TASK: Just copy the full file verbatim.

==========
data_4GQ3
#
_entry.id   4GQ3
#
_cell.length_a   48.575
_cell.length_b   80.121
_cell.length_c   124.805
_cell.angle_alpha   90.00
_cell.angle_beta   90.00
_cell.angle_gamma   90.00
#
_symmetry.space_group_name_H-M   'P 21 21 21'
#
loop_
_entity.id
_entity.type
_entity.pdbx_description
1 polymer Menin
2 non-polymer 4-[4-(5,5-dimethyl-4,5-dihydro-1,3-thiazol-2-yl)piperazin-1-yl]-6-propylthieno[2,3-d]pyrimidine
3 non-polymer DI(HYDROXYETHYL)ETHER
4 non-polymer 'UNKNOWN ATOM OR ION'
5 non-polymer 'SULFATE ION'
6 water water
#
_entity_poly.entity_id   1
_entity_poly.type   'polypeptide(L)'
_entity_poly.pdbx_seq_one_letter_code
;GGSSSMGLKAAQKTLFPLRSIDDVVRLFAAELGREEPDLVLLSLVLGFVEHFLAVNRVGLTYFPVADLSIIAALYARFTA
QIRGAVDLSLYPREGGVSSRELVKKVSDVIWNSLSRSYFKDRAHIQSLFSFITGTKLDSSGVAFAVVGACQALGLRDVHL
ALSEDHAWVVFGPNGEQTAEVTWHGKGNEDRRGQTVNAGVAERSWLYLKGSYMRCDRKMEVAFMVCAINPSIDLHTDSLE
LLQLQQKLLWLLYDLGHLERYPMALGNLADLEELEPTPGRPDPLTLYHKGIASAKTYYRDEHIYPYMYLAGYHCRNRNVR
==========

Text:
data_4GQ3
#
_entry.id   4GQ3
#
_cell.length_a   48.575
_cell.length_b   80.121
_cell.length_c   124.805
_cell.angle_alpha   90.00
_cell.angle_beta   90.00
_cell.angle_gamma   90.00
#
_symmetry.space_group_name_H-M   'P 21 21 21'
#
loop_
_entity.id
_entity.type
_entity.pdbx_description
1 polymer Menin
2 non-polymer 4-[4-(5,5-dimethyl-4,5-dihydro-1,3-thiazol-2-yl)piperazin-1-yl]-6-propylthieno[2,3-d]pyrimidine
3 non-polymer DI(HYDROXYETHYL)ETHER
4 non-polymer 'UNKNOWN ATOM OR ION'
5 non-polymer 'SULFATE ION'
6 water water
#
_entity_poly.entity_id   1
_entity_poly.type   'polypeptide(L)'
_entity_poly.pdbx_seq_one_letter_code
;GGSSSMGLKAAQKTLFPLRSIDDVVRLFAAELGREEPDLVLLSLVLGFVEHFLAVNRVGLTYFPVADLSIIAALYARFTA
QIRGAVDLSLYPREGGVSSRELVKKVSDVIWNSLSRSYFKDRAHIQSLFSFITGTKLDSSGVAFAVVGACQALGLRDVHL
ALSEDHAWVVFGPNGEQTAEVTWHGKGNEDRRGQTVNAGVAERSWLYLKGSYMRCDRKMEVAFMVCAINPSIDLHTDSLE
LLQLQQKLLWLLYDLGHLERYPMALGNLADLEELEPTPGRPDPLTLYHKGIASAKTYYRDEHIYPYMYLAGYHCRNRNVR